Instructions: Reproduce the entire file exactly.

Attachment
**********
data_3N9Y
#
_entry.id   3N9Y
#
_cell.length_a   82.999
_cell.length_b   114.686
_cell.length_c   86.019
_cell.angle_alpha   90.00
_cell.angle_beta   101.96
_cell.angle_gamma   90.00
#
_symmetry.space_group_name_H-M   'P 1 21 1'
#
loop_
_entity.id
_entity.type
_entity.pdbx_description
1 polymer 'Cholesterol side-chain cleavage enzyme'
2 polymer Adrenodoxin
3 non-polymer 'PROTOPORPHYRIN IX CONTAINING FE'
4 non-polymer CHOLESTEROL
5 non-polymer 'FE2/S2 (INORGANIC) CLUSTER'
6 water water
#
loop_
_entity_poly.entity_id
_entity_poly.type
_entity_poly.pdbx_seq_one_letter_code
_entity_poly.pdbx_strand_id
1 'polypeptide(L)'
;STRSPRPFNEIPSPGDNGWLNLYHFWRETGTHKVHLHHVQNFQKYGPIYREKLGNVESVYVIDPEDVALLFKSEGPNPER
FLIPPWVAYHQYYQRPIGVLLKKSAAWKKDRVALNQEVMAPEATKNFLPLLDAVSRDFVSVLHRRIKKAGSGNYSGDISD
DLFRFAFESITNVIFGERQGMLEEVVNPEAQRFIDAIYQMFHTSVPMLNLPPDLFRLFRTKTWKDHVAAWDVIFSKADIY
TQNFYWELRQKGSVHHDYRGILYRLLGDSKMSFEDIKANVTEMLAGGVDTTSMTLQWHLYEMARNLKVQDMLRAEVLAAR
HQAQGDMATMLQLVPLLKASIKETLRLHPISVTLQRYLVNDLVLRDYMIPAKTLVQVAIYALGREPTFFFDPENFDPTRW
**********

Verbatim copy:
data_3N9Y
#
_entry.id   3N9Y
#
_cell.length_a   82.999
_cell.length_b   114.686
_cell.length_c   86.019
_cell.angle_alpha   90.00
_cell.angle_beta   101.96
_cell.angle_gamma   90.00
#
_symmetry.space_group_name_H-M   'P 1 21 1'
#
loop_
_entity.id
_entity.type
_entity.pdbx_description
1 polymer 'Cholesterol side-chain cleavage enzyme'
2 polymer Adrenodoxin
3 non-polymer 'PROTOPORPHYRIN IX CONTAINING FE'
4 non-polymer CHOLESTEROL
5 non-polymer 'FE2/S2 (INORGANIC) CLUSTER'
6 water water
#
loop_
_entity_poly.entity_id
_entity_poly.type
_entity_poly.pdbx_seq_one_letter_code
_entity_poly.pdbx_strand_id
1 'polypeptide(L)'
;STRSPRPFNEIPSPGDNGWLNLYHFWRETGTHKVHLHHVQNFQKYGPIYREKLGNVESVYVIDPEDVALLFKSEGPNPER
FLIPPWVAYHQYYQRPIGVLLKKSAAWKKDRVALNQEVMAPEATKNFLPLLDAVSRDFVSVLHRRIKKAGSGNYSGDISD
DLFRFAFESITNVIFGERQGMLEEVVNPEAQRFIDAIYQMFHTSVPMLNLPPDLFRLFRTKTWKDHVAAWDVIFSKADIY
TQNFYWELRQKGSVHHDYRGILYRLLGDSKMSFEDIKANVTEMLAGGVDTTSMTLQWHLYEMARNLKVQDMLRAEVLAAR
HQAQGDMATMLQLVPLLKASIKETLRLHPISVTLQRYLVNDLVLRDYMIPAKTLVQVAIYALGREPTFFFDPENFDPTRW